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RLG100 Complete Exam Review.doc

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Department
Religion
Course
RLG100Y1
Professor
Andre Maintenay
Semester
Winter

Description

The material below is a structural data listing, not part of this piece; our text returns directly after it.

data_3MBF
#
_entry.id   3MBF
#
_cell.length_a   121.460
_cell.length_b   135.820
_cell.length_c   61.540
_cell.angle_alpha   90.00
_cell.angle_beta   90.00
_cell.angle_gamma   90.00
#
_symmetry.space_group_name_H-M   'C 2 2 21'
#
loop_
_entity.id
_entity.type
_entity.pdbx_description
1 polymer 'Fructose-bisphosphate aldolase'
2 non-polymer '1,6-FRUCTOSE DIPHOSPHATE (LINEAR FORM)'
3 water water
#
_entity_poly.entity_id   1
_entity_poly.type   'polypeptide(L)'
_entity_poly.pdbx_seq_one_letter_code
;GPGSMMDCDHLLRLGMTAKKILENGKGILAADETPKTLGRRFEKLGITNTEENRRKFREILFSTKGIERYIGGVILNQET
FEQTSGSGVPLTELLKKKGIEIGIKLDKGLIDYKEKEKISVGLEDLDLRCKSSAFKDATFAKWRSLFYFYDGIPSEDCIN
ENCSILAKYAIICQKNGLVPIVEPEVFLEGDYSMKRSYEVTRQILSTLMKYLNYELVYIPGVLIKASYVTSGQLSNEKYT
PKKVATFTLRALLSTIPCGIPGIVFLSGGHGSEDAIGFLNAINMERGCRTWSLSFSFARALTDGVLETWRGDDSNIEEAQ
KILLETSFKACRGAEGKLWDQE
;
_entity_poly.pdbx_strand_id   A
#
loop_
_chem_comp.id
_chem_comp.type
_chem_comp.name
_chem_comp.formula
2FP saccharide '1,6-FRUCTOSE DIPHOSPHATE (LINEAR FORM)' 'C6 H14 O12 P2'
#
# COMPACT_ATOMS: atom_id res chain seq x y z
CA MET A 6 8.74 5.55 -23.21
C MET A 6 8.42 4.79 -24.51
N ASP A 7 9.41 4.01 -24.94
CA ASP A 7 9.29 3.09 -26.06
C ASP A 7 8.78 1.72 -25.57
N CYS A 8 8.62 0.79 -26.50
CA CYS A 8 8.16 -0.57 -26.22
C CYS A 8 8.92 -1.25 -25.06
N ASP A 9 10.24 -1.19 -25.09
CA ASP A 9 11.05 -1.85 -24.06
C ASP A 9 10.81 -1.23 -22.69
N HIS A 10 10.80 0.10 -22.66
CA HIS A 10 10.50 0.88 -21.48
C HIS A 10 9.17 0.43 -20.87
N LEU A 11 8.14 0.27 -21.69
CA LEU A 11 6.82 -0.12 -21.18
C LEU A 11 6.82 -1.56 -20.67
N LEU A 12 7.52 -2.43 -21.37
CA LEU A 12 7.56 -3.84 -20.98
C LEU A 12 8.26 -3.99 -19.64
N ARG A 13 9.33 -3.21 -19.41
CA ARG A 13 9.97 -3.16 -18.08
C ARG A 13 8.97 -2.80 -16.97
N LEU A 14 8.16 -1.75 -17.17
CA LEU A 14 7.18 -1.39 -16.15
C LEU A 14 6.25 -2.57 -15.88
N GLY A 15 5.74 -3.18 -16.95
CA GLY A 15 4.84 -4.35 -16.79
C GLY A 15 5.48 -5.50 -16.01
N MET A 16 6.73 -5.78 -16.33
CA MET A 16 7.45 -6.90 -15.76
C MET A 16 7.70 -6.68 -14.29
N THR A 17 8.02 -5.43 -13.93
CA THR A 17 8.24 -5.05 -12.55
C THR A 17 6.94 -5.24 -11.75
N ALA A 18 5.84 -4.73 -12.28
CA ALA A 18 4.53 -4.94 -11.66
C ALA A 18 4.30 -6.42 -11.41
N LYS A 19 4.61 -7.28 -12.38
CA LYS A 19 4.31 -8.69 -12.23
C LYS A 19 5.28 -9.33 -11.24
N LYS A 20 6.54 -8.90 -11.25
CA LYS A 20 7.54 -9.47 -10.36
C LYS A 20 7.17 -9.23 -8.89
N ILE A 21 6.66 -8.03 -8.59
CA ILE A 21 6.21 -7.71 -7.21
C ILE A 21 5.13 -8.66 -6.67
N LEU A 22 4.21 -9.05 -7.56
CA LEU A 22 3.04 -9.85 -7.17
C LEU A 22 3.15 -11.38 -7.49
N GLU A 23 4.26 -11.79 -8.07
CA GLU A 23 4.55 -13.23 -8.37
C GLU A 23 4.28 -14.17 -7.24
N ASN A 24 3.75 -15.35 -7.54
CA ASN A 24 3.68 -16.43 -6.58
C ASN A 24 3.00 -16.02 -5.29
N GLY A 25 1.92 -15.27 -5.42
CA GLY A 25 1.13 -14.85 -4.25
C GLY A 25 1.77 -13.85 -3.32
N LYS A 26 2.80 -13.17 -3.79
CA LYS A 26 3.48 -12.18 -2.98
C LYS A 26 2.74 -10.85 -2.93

1 RLG 100Y Major Religious Traditions, East and West RLG 280Y World Religions: A Comparative Study Study Terms for Final Exam. Western Religions Prophecy • people who were empowered by God to carry his message • part of the western religions’ common worldview • appear at critical moments to shape evolutions • express the idea that God is working and interested in activity of human beings and devoted to guiding humanity to good Monotheism • belief in the existence of only one God • part of the western religions’ common worldview • humans are made in the image of God • God is interested in our well being Judaism Covenant • an agreement or contract specifying exactly what human behaviour is acceptable to God and giving a divine mandate to the Israelites’ social laws • The central organizing concept in the Israelites’ religion • God and Abraham 1. Promise of decedents 2. Circumscions 3. Promise of land • The events which take place in regards to Judaism (both good and bad) are seen as punishment or reward for abiding by the covenants Diaspora • ‘dispersal’, the Jewish world outside the land of ancient Israel ;it began with the 2 Babylonian Exile, from which not all the Jews returned in year 70 Hebrew bible- • Old testament • 24 books • Contains psalms • Contains 3 sections, the torah, nevi’im( all accounts of prophetic messages) and kethuvim(stories or creative literature) Babylonian exile • when Jews got exiled from the holy land • Began with the first King of Hebrews dying causing a split in Northern and southern sections • The southern section(Judea) by the Babylonians • Jews begin to introspect about sins • Evolution of synagogues • ( use terms such as synagogues and rabbinic Judaism) The second temple- • was destroyed and never rebuilt in 70 • See Babylonian exile, synagogues and rabbinic Judaism Haggadah/halakha- • Haggadah is the legal interpretations where as the hagadah is the literary strain that aims of teaching a lesson through stories. • Involved in Talmud Torah- • a word meaning ‘teaching’ or ‘instruction’; applied most specifically to the Law of Moses( the Pentateuch) but may also refer to the entire scripture, including commentaries, and even the entire spiritual thrust of Jewish religion Tanakh • the entire Hebrew Bible, consisting of Torah or law, Nebi’im or prophets, and 3 Ketuvim or sacred writings, and named as an acronym of these three terms Mishnah • the Hebrew summary of the oral law-inherited from Pharisaism and ascribed to Moses-arranged by topic; edited by Rabbi Judah ha-Nasi before 220 CE, it has an authority paralleling that of the written Torah • Organized in six orders or divisions 1. Seeds (agriculture) 2. Festivals 3. Women 4. Damages (torts) 5. Holy Things (ritual) 6. Purifications • The Mishnah of Rabbi Judah the Prince and the Tofesa are of equal value in Tannaitic traditions( repeaters or teachers) • Claims of its authoritive nature stem from the belief that accompanying the 5 books ascribed to Moses was a another body of precedent interpretation passed down through oral traditions within moses’s bloodline Talmud- • commentary on the Mishnah • 2 different kinds • Consists of the Mishnah and a commentary called a gemarah • Gemarah is amaric not Hebrew like the Mishnah • Records arguments of more then 2000 sages about ways to resolve issues of the Mishnah • Strictly legal • Sometimes led to halakha, a prescription or answer as to how to live your life 4 Midrashim • commentary on the scripture Synagogue • the local place of assembly for congregational worship, which became central to the tradition after the destruction of the Jewish temple • In greek means assembly or gathering • Symbolized Jews being able to worship anywhere as opposed to once being only able worship revolving around a central temple • Established after the destruction of the first temple in 586 bce • By the second and third centuries, synagogues began taking an architectural frame consisting of prayers towards the destroyed temple, east • Consisted of permanently housed Torah scrolls • The use of the menorah, seven branched candle stick, dates back to temple times Rabbinic Judaism • after the destruction of the temple, temple practices such as animal sacrifice disappeared from Jewish life • Pharisees disappeared but Phasitic practice refurbished • Was not a hereditary movement in that anyone with the required education was entitled to interpret the law • Consisted of Yochanan ben Zakkai, getting permission to move Jewish circles to Yavneh • Emphasized new attention to practices within our daily lives • Geared towards ‘acts of lovingkindness’ • Rabbis’ emphasis on close textual analysis ensured that the community’s traditions were carefully recorded and preserved Rabbi • a teacher, in Roman times an expert on the interpretation of torah; since priestly 5 sacrifices ceased with the destruction of the temple, the rabbi has been the scholarly and spiritual leader of a Jewish congregation • Successors to the Pharisees after the destruction of the temple • Means great one, leader or ,as it appears in the New Testament, master Sephardim/Ashkenazim • Premodern world Judaism – divided geographically into 2 groups – Sephardim in the south Mediterranean region and Ashkenazim to the north central and eastern European regions • Sepharad was identified with Spain; Portugal became centre of Sephardic intellectual life • Ashkenazim idenfied with Germany, Poland, Hungary, Romania and Russia; because they were living as a minority under Christian denomination, they were subject to ignorance and persecution Hellenization • Classified as the Hellenistic-Hasmonean Period • Persian Empire conquered by Alexander the Great in 331 BCE Greek became the dominant language • Bible was translated into Greek • “race of philosophers” • Apion (Hellenistic educator) introduced anti-Semitism Zionism • The modern movement to return to the ancient land of Israel, to found a nation there on the modern European model • Founder – Theodore Herzl • Believed that a legitimate Jewish state would have to await the coming messianic age • Important to almost all Jewish people – even Jews without religious sentiments may still feel ethnically or nationall attached to Israel and may consider its existence to be important to Jewish identity Moses Maimonedes • Most important Jewish philosopher • Called “Rambam” • Wrote Mishnah Torah • Wrote “Guide of the Perplexed” – a guide to aid those who questioned truth of own religion and discusses meaning of commandments and God’s providence • Has deep knowledge of Aristotlianism 6 • Wanted to demonstrate that world is God’s free creation out of nothing • Tried to resolve tension between faith and knowledge • Believed commandments were rational in principle • Because true morality is truly rational, the more we train and use our rational faculties, the more moral we become and the more we can be guided by God’s special providence • Promoted rational understanding of Judaism Saadia ben Joseph • Lived 882-942 • Principle of rabbinic academy of Sura in Babylonia • Wrote “The Book of Beliefs and Opinions” – Judaism is divinely revealed truth • Revelation and reason are in agreement but revelation is preferable • Jewish philosopher of Medieval period Hasidism • “pious ones” • applied to two unrelated groups of pious people  Jews who resisted Hellenism militarily in 2 century BCE Palestine & mystically incline followers of Baal Shem Tou in 18 century Poland and their descendents today • believe that the best way of communicating with God is through humility, good deeds, prayer and joy Sects of Judaism • Essenes o Produced Dead Sea Scrolls o Lived in preparation for Messiah’s coming o Has strong belief in Apocalypse o Concerned wit deterioration of society (bathed often, followed Sabbath) o Removed selves from society to live authentically • Sadducees o Aristocratic, elite o Wealthy o Literalists when it came to Bible, but culturally open to everything else o Influences especially by Greeks • Pharisees o “middle class” o teachers, rabbis, extremely pious o taught oral and written Torah o emersed selves in studious scriptural work – found in synagogues o strict on purity • Zeolots o Refused to live under Roman occupation (after Greeks) 7 o 66 BCE – had a revolution against Romans – Romans won o most radical sect • Christians o Part of “Jesus Movement” o Were Jews who converted to Christianity Apocalyptic Consciousness • Influenced by the Dark Period of Judaism • During this period, start to see yearning for a Messiah to deliver Jews from problems (messianism) • Apocalyptic scriptures were created during this time, anticipating the end of the world Zealots • See “Sects of Judaism” Essenes • See “Sects of Judaism” Christianity Holy Roman Empire • The empire set up in western Europe following the coronation of Charlemagne as emperor in the year 800. It was created by the medieval papacy in an attempt to unite Christendom under one rule. At times the territory of the empire was extensive and included Germany, Austria, Switzerland, and parts of Italy and the Netherlands. Orthodox Christianity • A separate sect of Christianity resulting from the Great Schism in 1054 • Operates independently from Europe • Splits from the Roman Catholic Church • Called Eastern/Byzantine Christianity • Added the filioque to their Creed o Question as to whether the Holy Spirit eminates from God or Son and God. They added “and the Son” to their creed without discussing with the Western Church • Has different doctrine that Western Christianity – favours use of icons and therefore develops different style of worship • Orthodox does not accept pope as spiritual authority • Has fewer dogmas than Western Church Nicene Creed • Created at the Council of Nicea in 325, but ratified in its present form in 381 • Reflects the emergence of the Trinity – that God had three manifestations – father, 8 son and Holy Spirit • Creed of Christianity – allows Christians to understand themselves and their beliefs about Jesus and God and the world Paul • Sophisticated Jewish Pharisee from Tarsus • Persecuted Christians • Experienced an encounter with Jesus post-ressurection on the road to Damscus – changed his life and converted to Christianity • Preached about how Jews and Gentiles could all be heirs of Jesus’ kingdom • Wrote to churches in Greece and Rome – earliest Christian literature • Salvation message – only through faith in Jesus and divine grace can one be saved • “life in the spirit” – difference between flesh and spirit • died at age 65 – killed by Roman Emperor Nero as part of his persecution of Christians • principle influence in early Church – not an apostle Pauline Christianity • term used to refer to the Christianity associated with the beliefs and doctrines espoused by Paul of Tarsus through his writings. Most of orthodox Christianity relies heavily on these teachings and considers them to be amplifications and explanations of the teachings of Jesus. • Political characteristic - method of taming a dangerous sect among radical Jews and making it palatable to Roman authorities • Theological characteristics - The theological aspect is the claim that Paul transmuted Jesus the Jewish Messiah into the universal (in a wider meaning "catholic") Saviour. Pauline theology is also a term referring to the teaching and doctrines especially espoused by the apostle Paul through his writings. Major Schism in Church • Advent of Protestant reformation • People criticized veneration of saints and relics • People felt that the Church has been corrupted; alliance between Papacy and political institutions is too tight (therefore, unholy) • Voices of dissent and critique of practices Church has become involved in o Selling and buying of clerical offices • Development of urban middle class (educated ones at that; cities have greater access to education; economic changes – larger sector of society held wealth) • Popes threw themselves to the culture of a humanism – appreciation of the arts, various types of culture  accumulated wealth to refurbish basilicas and cathedrals  Sistine Chapel • Also threw Papacy to worldly affairs  sources of critique by ordinary, pious 9 people • Various figures formulated these critques – not successful  herretics • First major person whose critique stuck – German Priest – Martin Luther Major Schism in Church - East/West – FALL OF THE ROMAN EMPIRE: 5 th CENTURY • Varieties of Christianity - Europe - “Western Christianity, LATIN” and Turkey - “Eastern Christianity, GREEK” • Each had similar doctrines, but as time passed significant differences developed between the two - caused a split or separation in year 1054 in the church • Western Church/Latin Church • Church of Rome comes to claim a certain prominence due to its association with the Martyrdom of Peter - site blessed by Jesus for the core of Christianity • Latin ‘papa’ = pope • Adopted the same pattern of governance as prevailed in the secular Roman empire - hierarchy • After the fall of the Roman Empire in the 5th Century, Europe falls in disarray and the church therefore develops greater importance in forming a sense of stability • 8th Century - development of a centralized European leadership, Charlemagne, who united significant parts of Europe, and was crowned by the pope as the Holy Roman Empire - 800 CE • The next 700 years or so = inflation in the interest in the Church/political leaders • Dark ages of Europe/Christianity - many scandals in which there are multiple popes operating at the same time, popes who move the institution from and back to Rome, popes who father children • Eastern Church/Byzantine Church/Orthodox Church - operates independently of the stuff going on in Europe • Splits from Western in year 1054 forming to difference branches of the Church • Question debated - Did the Holy Spirit emanate only from God or from God and the Son? • Eastern Church doesn’t recognize the authority of the pope as it is run by a body of bishops who approve the official dogma of the Church - has fewer dogmas to begin with • Various kinds of differences ultimately develop between the two sections of the Church Crusades • Islam started in 7C, hundreds of years after Muhammad’s death • Took over land controlled by Byzantine empires • Considerable amount of concern rose • Christians views holy land as being their religious right; same with Islam 10 • Falls under control of Islam – Christian expectations of access to Holy Land changes • All the way through, Islam had respect for peoples of the book (Jews, Christians) • Therefore, allowed safe passes  pilgrimage not an issue • Changes element of respect and tolerance, political ascension of Turks of Holy Land in 11C • Pope Irvan II – 1095C – Crusades – march of the faithful to Jerusalem (Holy Land) – response is tremendous – appealed by rewards in afterlife, title of martyr • Lasted several centuries – taken as “Holy War” • Military set up small states, initial success – manage to take Jerusalem and hold it for 100 years • There were four (4) major crusades • Crusades – main political and religious event; shaped medieval Europe (poetry); nationalism rose • Crusades reflected idea that Christians had rightful claim to Holy Land (early form of colonialism) • Also left big disaster: Jewish people suffered • Left a lasting legacy of mistrust between Christianity and Islam Sources for Accounts of Jesus’ Life • 100 CE: Accounts of Jesus’ life is collected into new kind of Scripture called the New Testament o New Testament – Gospels represent Jesus’ personage o 4 CE: Canon of Christian Scripture is established; Church limits Gospel and formalizes Canon of Bible  Gospels of Matthew, Mark, Luke, and John – four because it is a relatively sufficient, represents four corners of the Earth, contains elements which capture core beliefs and account of resurrection o 4 CE: Apocrypha – all the other Gospels • Primary sources are biographical narratives called Gospel • Main representatives: Mark, Matthew, Luke, and John (accounts are based on older accounts of Jesus’ life that existed in early oral history) • Q Gospel – written account of Jesus’ sayings collected into one document (translated to Greek) • Matthew, Mark, Luke, and John reproduced Jesus’ sayings word for word o M.M.L.J were not members of Jesus’ inner circle (they were not friends of Jesus, therefore relied on oral tradition) • Aramaic – language spoken by Jesus and his companions • Gospel of Mark (written 30-35 years after Jesus’ death) o Earliest and shortest gospel (64 CE); simplest and most straightforward Gospel o Based on recollection of St. Peter (Mark wrote Gospel in Rome) o Mark begins Gospel with John the Baptist (leader of a desert-based 11 movement), who performs the ritual of baptism (ritual by which a person is initiated into the Christian community; immersed in water  cleansing from sin) on Jesus o Jesus goes into a 40-day retreat in a desert and wrestles with Satan (God’s arch-enemy) o Jesus establishes his ministry in region of Galilee; proclaims that Kingdom of God is at hand. His local reputation grows and spreads as he performs healing miracles o When he is challenged for picking grain and healing the sick on the Sabbath, he takes the notion of Jewish legal authority into his own hands; says that the Sabbath is made for the people rather than people for the Sabbath (Mark suggests that this is what caused the Jewish priests to conspire to get rid of him) o Jesus selects a group of 12 to form an inner circle of disciples who accompany him as he heals, teaches, and challenge religious authority o In one week Jesus: 1) celebrates Passover with his disciples, 2) is betrayed by Judas (a disciple), 3) is arrested and brought to trial before Pontius Pilate (Roman Governor), 4) sentenced to crucifixion when he does not deny that he is the king of the Jews (buried in a tomb that is sealed with a large stone; the day after the Sabbath, three women find the stone rolled away and the body missing) o Appeals to Jewish audience • Gospels of Luke and Matthew are longer • Gospel of Matthew o Begins with genealogy of Jesus as the descendant of King David (through Joseph, husband of Mary) o Tells that Mary conceived Jesus by the Holy Spirit, before her marriage to Joseph (birth of Jesus is a fulfillment of the prophecy in Isaiah 7 – “behold, a virgin shall conceive and bear a son, and his name shall be called Emmanuel” (only Luke and Matthew are the only New Testament sources for this doctrine) o Appeals to Jewish audience – use of language • Gospel of Luke o Recounts events in Jesus’ life before baptism, anticipated birth of John the Baptist and Jesus o Luke tells that that Jesus is born in Bethlehem; angels (divine messengers) announced birth to field of shepherds and shepherds went to pay their respects o Gives more detail than Mark regarding the trial and crucifixion of Jesus  Pontius Pilate declares Jesus innocent of any crime but yields to mod pressure to execute him anyway; after discovery of the empty tomb, Jesus appears among his followers and speaks to them o Appeals to Gentile (non-Jewish) audience - leaves out concepts non familiar to Jews • Luke and Matthew borrow a lot from Mark 12 o Ie. Matthew borrowed 601 verses from Mark o Ie. Luke’s Greek seems to be better than Mark’s • Matthew and Luke give account of Jesus’ miraculous virgin birth; concentrate on divine characteristics of Jesus’ messianism  Jesus is fulfillment of Jewish prophecy of Messiah redeeming humanity • The Gospels Matthew, Mark, and Luke are referred to as the synoptic gospels because they give a unified vision of Jesus’ life and work • Gospel of John o John’s purpose is to express concern on the assertion of the cosmic significance of Jesus’ life and declare Jesus as messiah and savior (Jesus is the incarnation (embodiment of the divine in human form) of Logos (God) for the sake of humanity) o Gospel of John is written 70+ years after Jesus’ death o Focuses on mystical reading of Jesus’ life  theological implications of Jesus’s life and death o Language based on metaphors o Charts a path of faith, questions salvation Jesus • There are 2 billion Christians all over the world • Centered around Jesus (very little objective about Him) • Jesus: o Jewish o Baptized at 30 years old (by John the Baptist) o Grew up in Nazareth o Popular belief is that Jesus was born on December 25 (Christians) and January 6 (Armenian) o Comes from a large family – six (6) siblings (later on considered to be cousins) o Learned stone crafting, carpentry o Joined John the Baptist  desert prophet, itinerant preacher; preached importance of being ready for Messiah’s coming • Period in history when Palestine and Israel was governed by Romans – Palestine & Israel became nationalistic; wanted to regain independence from Romans • Jesus starts preaching, wandered the area, and gathered followers • Jesus was a charismatic man who was gifted in the use of parables and metaphors to present ideas • At age 33 he went to Jerusalem where he was executed by Romans by being nailed to the cross (common punishment at that time) • Jesus belonged to the Messianic age of Judaism (which rose from the Babylonian exile) • Messianic Jews expected their savior to be a political leader; a descendant of the line of David; a powerful military and spiritual kind of leader 13 • Jesus did not introduce anything new. He preached that the Kingdom of Heaven would come in his own time and that we must prepare • Jesus’ and John the Baptist’s ideas are of Jewish framework • Jesus was a man of his time • All different sects of Judaism believed their definition of the truth is right, which resulted in the different sects o Christianity (as a sect of Judaism) – same practices as Essenes (belief in the Holy Spirit, communal living) • Jesus’ ethical teachings come from the Hebrew Bible Jesus Movement • Paul – born as Saul – Pharisee (devout Jew in Turkey) o Paul had a reputation to maintain and protect Jewish community from splitting into different sects; major architect of Christianity; most influential leader in early Jesus Movement o Originally a persecutor of Jesus Movement (came into conflict with early followers of Jesus Movement) o Travelled and wrote correspondents; on his way to Damascus to persecute Christians there, he experienced a personal encounter with Jesus that re- oriented his life (conversion: spiritual re-birth) o Mission was to extend Christianity to Gentiles (Non-Jews) o Paul carried correspondence with the scattered communities of Christian converts in places like Corinth and Rome in letters (contained personal greetings, liturgical blessings, questions on theology)  earliest Christian literature o Paul refers to himself as the apostle to the gentiles; opposes view that in order to follow Jesus, one must become a Jew, be circumcised (if male), and follow dietary laws and other commandments o Dies in the year 65; legacy – establishment of Christian communities in many of the port cities of the Roman Empire • Christianity  splinter sect of Judaism; was viewed as threat to Jewish community by Jews • In 340 CE, Jewish Community was not receptive to Christian messages. So Paul would travel to another Gentile community in another town and gather at a Synagogue (Greeks were a large bulk of followers) • Major question: to what extent was it necessary to be Jewish to be Christian? • Exceptions: Converts to Christianity did not need to be circumcised, observe dietary laws  Christian break from Jewish Community crystalized in second century  Jewish community rebelled against Roman Empire  Bar Kochba Revolt (132 CE) • Christians were not able to receive some privileges that the Jewish community were able to negotiate with the Roman authorities • Christians were persecuted by Romans for being secretive, not participating in grand festivals of Romans (Rome was very communal), did not honor emperor of 14 Rome as God • Heresies – false doctrine • Different groups and opinions emerged  Was Jesus God, human, or a combination of both? o Flesh corrupts spirit o If body is illusory, how can we take Jesus’ suffering seriously? • Creedal Statement– statement of beliefs; must be accredited by Apostles (immediate companions of Jesus)  Apostle’s Creed • Nicene Creed – basic Christian doctrines • 2-4 CE: issue with definition of believe and authority of Hebrew Bible over Christians Monasticism • Existed from the early ages of Christianity, but was minimal - small amount of people heading out into the wilderness to live lives of poverty to simplicity - removed from worldly concerns - attempting to achieve a conversation with God • 5th Century - formal monastic orders that develop and persevere through the Middle ages • Benedictine Order • Benedict - Italian Monk, lived from middle of 5 to middle of 6 century, and established a pattern for Christian Monasticism • Monks and nuns undertook spiritual vows to conduct themselves with exceptional discipline to devote themselves to study and prayer and also to community work • Attempt to reclaim the simplicity of “Original Christianity” in hopes of gaining a closer relationship with God - as Jesus lived Monasteries • Monasteries – turned into universities, escape for men and women who did not wants to marry • Attracted all sorts of people • Admired in power structure of the Church – had to get Orthodox approval of teachings in study of religion – had to reflect Church  cannot be radical • Monastery is the wing of the Church • Monasteries- central to propagation for the inquisition (ie. Dominican order – given responsibility to lead inquisition)  questions heresy Excommunication • Marcion – draughtsman whose blueprint was rejected; son of a bishop; wealthy shipowner from Sinope • Teachings led to his excommunication (formal expulsion) from the church in 144 (however, he continued to advocate his teachings despite expulsion) • Marcion’s teachings reflected Paul’s teachings – Paul’s contrast between law 15 gospel becomes for Marcion a contrast not only between the Old and New Testaments but between two distinct deities • For Marcion, the creator God of Hebrew scriptures is what he calls the “Demiurge” (stern, fearsome, cruel deity); Jesus reveals a different God, a God of love and mercy, whose purpose is to overcome the Demiurge  God revealed by Jesus should replace the Hebrew God. Thus, Marcion reasoned, that the OT books should be excluded from Christian scriptures, except for the Gospel of Luke and some of Paul’s letters • Marcion’s canon was rejected because the church needed the OT to justify its claims to historicity Inquisition • Result of heretics in the church th • In the beginning of the 13 century, bishops were instructed to carry out ‘episcopal inquisitions’ in their dioceses to turn offenders over to secular authorities for punishment • In the 1230s a special institution was established specifically to identify and prosecute heretics • Mostly staffed by Dominicans, the papal Inquisition was particularly active in SW France • In 1252, Pope Innocent IV stipulated that torture could be used and that heretics handed over to secular authorities should be executed within 5 days • Inquisition was most brutal in Spain, where Ferdinand and Isabella used it to specifically target those Jews and Muslims who converted to Christianity in order to avoid expulsion (2000 executions took place) Augustine • 354-430; born in what is now known as Algeria • Son of a pagan father and a Christian mother; his mother Monica tried to raise him a sincere Christian but he sowed his wild oats in his student years, even having a child by his common-law companion • Studied classical philosophy and Neo-Platonism • Between the ages 20-30, he turned to Manichaeism – an intensely dualistic religion that grew out of Gnosticism. In 386, he experienced a dramatic conversion and embraced Christianity  became a priest and became the bishop of Hippo in North Africa • He campaigned actively against heresy • His Christian writings included the struggle between good and evil, spirit and mater; Augustine’s ideas concerning human dependence on divine grace shaped medieval Christianity’s view of the human self and personality • Best known book called Confessions Mendicant Order • Franciscans 16 o St. Francis of Assisi (1182-1226) o Grew up ass the son of a wealthy cloth merchant in central Italy, but re- thought his priorities when he was ill in his twenties o On a pilgrimage to Rome he was so moved by the beggars outside St. Peter’s Cathedral that he changed places and clothing with them for a day, which he spent begging o Returning to Assisi, he began ministering lepers and repaired a run-down church o Francis’ rule of life, which emphasized poverty, received papal approval in 1209 Rule of St. Benedict • Fundamental to the definition of monastic life • Instructions for community religious life that he established concerned spiritual discipline as well as such practical matters as economic self-sufficiency The Protestant Principle: - Argued that the New Testament contains the essentials of Christianity in belief and practice, and therefore we need only to focus on this for guidance and do away with any other alterations. - Return to the centrality of Jesus, all the other saints are merely a distraction. Faith is relics, saints, Mary all boarders on superstition. - Need to accept the importance of faith, only faith can redeem us before god and bring us righteousness and salvation. We must develop a direct relationship with god, clergy, ministers are not needed, one can do it themselves. Idea that the Holy Spirit helps each believer make the right decisions about the meaning of the passages in the Bible. - The Protestant Principle: the idea that each believer is guided by the Holy Spirit. Martin Luther: - Born 1533 in Germany. - Son of middle class parents, Martin educated and attended schools and universities in a pursuit of following his father’s wishes: for him to become a lawyer. - Luther caught in a storm, promise to St. Ann if he survives, he does. Joins a monastery and becomes a monk and begins theological education. - Becomes a critic of church practice. Two which anger him: Practice of Simony: buying and selling church offices. Practice of Indulgences: collect revenue for particular projects which the church committed itself to. Based on the idea that in order to be a good Christian, faith in God is not enough, one must enact good works and engage in charitable practices: this devolved into a pattern where one showed their charity was to donate money to the church, this would buy the release of your soul from purgatory after you die. Also you can release the souls of your loved ones who have passed away. - Luther was angered by this and it prompted him to compose a list of criticism about the church: 95 points called the 95 Theses. He posted them on the door of a Church on 31 st October 1550. - Age of the printing press, printed leaflets and distributed them in Germany. Within 2 months, spread across Europe. 17 - Church is angry, but at first they give him a way to recant his views. However he publically burns this letter. - He is then called into a forum to recant his views, however he refuses and is excommunicated from the church. He is supposed to be taken captive and imprisoned but he gets kidnapped and disappears for a year. Kidnapped by one of his supporters, Prince Frederick of Wittenberg and hides him in his castle. Luther reflects on what happens to him, writes more things, translates bible into German in order to make it more accessible to ordinary people. When he emerges from hiding, he is seen as a hero by many. - After this, Christianity divides. Various princes align themselves with either the Roman Catholic Church, or Luther and various other reformers who represent the Protestant position. Splintering not only of Christianity in the western world, but also a splintering of the political institution of the Holy Roman Empire. Period of conflict. Emperor Constantine: -Major historical agent. If he formally converted to Christianity is a point of debate, but his mother and grandmother converted to Christianity, he was sympathetic to it. He not only reversed some of the laws to Christianity, but formally issued an edict of toleration in 313 which gave the Christians ability to practice their religion and therefore he supported Christianity throughout his rule. - In his leadership, Christianity blossomed and successive emperors maintained this religion. It became the official religion of the Roman Empire. Theodisus the 1 officially established Christianity as the religion of the Roman Empire. - Christianity now became a way to get ahead politically and socially. Once illegal, it was now officially supported and the establishment of churches and the attendant arts flourished (music, architecture etc.). Theology, Emperors would support theological councils where Christianity could be debated and formalised. Christianity soon spread through Europe, the Middle East, the Mediterranean, Africa. Islam Ummah: - Ummah is an Arabic word meaning "community" or "nation". Muhammad laid the foundations of a community (ummah) that was ideally to be a religious community. Five Pillars of Islam: - This is a part of Din (practice). The practice of Islam is built upon 5 pillars (foundational principles). 1. Shahadah: to bear witness, an affirmation of the creed e.g. I bear witness that there is no God but God. Mohammed is the messenger of God. The single thing that makes one a Muslim. The Affirmation of oneness of God and Mohammed as a witness. 2. Salat: Daily prayer. Pray 5 times a day, the call to prayer is announced from a Mosque and day to day Muslims pray at home but on Friday they pray in the Mosque. They turn to the Mecca to prey. Why they pray 5 times: God calls Mohammed up to heaven, on his way down he runs into Moses. 3. Zakat: arms giving or philanthropic practices, Muslims are acquired to give 2.5% of their total wealth to the community. Religious obligation. This helps the poor. This 18 institutionalizes the value of the responsibility for the less fortunate. You are responsible for your neighbor. 4. Ramadan: month of fasting are required to fast for 30 days of the year. Set on lunar calendar. Muslim’s refrain from smoking, drinking, eating, sex in daylight hours. People wake up very early to eat. Purpose of fasting is supposed to sensitize you to the suffering of the underprivileged. Eid al fiter, celebration. Great feast of food and acts of charity. 5. Haj pilgrimage to Mecca in Saudi Arabia. Transformative experience. Haj institutionalizes and attempts to replicate the journey of Abraham and Ismail to Arabia. Medina: - In 622 the Prophet was invited to arbitrate between two feuding tribes in the city of Yathrib, 400km north of Mecca. Muhammed migrated to Yathrib (Hijrah), which then became known as the ‘city of the Prophet’ or Medina ‘the city’, and marked the beginning of community life under Islam and thus of Islamic history. - The Prophets migration also marks the beginning of the dating system used throughout the Muslim world, in which the years are counted backwards or forwards from that event and accompanied by the abbreviation AH, dating for ‘year of the hijrah’. - In Medina, Muhammad established the first Islamic commonwealth: a truly theocratic state, headed by a prophet believed to be ruling in accordance with the dictates of a divine scripture. - Medina was an oasis city with an agricultural economy. Its social structure far more heterogeneous than Mecca’s, including a substantial Jewish community as well as two hostel tribes, the Aws and the Khazraj (which Muhammad united). - In a brief constitutional document known as the covenant Medina, Muhammad stipulated that all the people of the city should henceforth be one Muslim commonwealth. The covenant grated the Jews full religious freedom and equality with the Muslims, on the condition that they support the state and not enter into any alliance against it. - In the Qur’an the people of Medina are called Ansar (helpers) because they were the first supports and protectors of Islam and the Prophet. Mecca: - The idea of a prophet – nabi, was not unfamiliar to Muhammad’s people. For twelve years Muhammad the Prophet of Allah preached the new faith in the One God to his people with little success. The Meccans did not wish to abandon the ways of their ancestors, a